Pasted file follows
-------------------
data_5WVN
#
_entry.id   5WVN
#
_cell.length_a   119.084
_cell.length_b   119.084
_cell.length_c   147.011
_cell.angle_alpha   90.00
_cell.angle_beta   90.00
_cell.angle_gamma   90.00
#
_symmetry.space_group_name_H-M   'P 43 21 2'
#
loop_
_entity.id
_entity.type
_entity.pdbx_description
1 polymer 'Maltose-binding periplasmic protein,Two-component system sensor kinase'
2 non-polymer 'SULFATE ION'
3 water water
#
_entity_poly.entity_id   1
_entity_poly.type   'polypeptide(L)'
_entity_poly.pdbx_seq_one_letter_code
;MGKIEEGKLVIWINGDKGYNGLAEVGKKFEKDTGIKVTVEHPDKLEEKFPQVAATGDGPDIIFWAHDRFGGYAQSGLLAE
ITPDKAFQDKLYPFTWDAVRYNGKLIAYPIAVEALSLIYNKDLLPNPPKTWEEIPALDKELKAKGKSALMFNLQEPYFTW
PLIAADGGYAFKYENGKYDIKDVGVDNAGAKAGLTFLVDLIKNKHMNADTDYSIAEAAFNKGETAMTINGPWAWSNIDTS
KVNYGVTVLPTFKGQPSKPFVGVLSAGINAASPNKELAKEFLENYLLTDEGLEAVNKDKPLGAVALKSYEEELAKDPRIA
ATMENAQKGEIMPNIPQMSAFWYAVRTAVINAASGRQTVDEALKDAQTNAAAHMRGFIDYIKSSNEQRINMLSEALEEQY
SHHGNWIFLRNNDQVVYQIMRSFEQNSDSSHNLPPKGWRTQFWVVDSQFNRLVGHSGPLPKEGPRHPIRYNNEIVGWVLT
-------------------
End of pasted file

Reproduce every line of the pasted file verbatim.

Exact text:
data_5WVN
#
_entry.id   5WVN
#
_cell.length_a   119.084
_cell.length_b   119.084
_cell.length_c   147.011
_cell.angle_alpha   90.00
_cell.angle_beta   90.00
_cell.angle_gamma   90.00
#
_symmetry.space_group_name_H-M   'P 43 21 2'
#
loop_
_entity.id
_entity.type
_entity.pdbx_description
1 polymer 'Maltose-binding periplasmic protein,Two-component system sensor kinase'
2 non-polymer 'SULFATE ION'
3 water water
#
_entity_poly.entity_id   1
_entity_poly.type   'polypeptide(L)'
_entity_poly.pdbx_seq_one_letter_code
;MGKIEEGKLVIWINGDKGYNGLAEVGKKFEKDTGIKVTVEHPDKLEEKFPQVAATGDGPDIIFWAHDRFGGYAQSGLLAE
ITPDKAFQDKLYPFTWDAVRYNGKLIAYPIAVEALSLIYNKDLLPNPPKTWEEIPALDKELKAKGKSALMFNLQEPYFTW
PLIAADGGYAFKYENGKYDIKDVGVDNAGAKAGLTFLVDLIKNKHMNADTDYSIAEAAFNKGETAMTINGPWAWSNIDTS
KVNYGVTVLPTFKGQPSKPFVGVLSAGINAASPNKELAKEFLENYLLTDEGLEAVNKDKPLGAVALKSYEEELAKDPRIA
ATMENAQKGEIMPNIPQMSAFWYAVRTAVINAASGRQTVDEALKDAQTNAAAHMRGFIDYIKSSNEQRINMLSEALEEQY
SHHGNWIFLRNNDQVVYQIMRSFEQNSDSSHNLPPKGWRTQFWVVDSQFNRLVGHSGPLPKEGPRHPIRYNNEIVGWVLT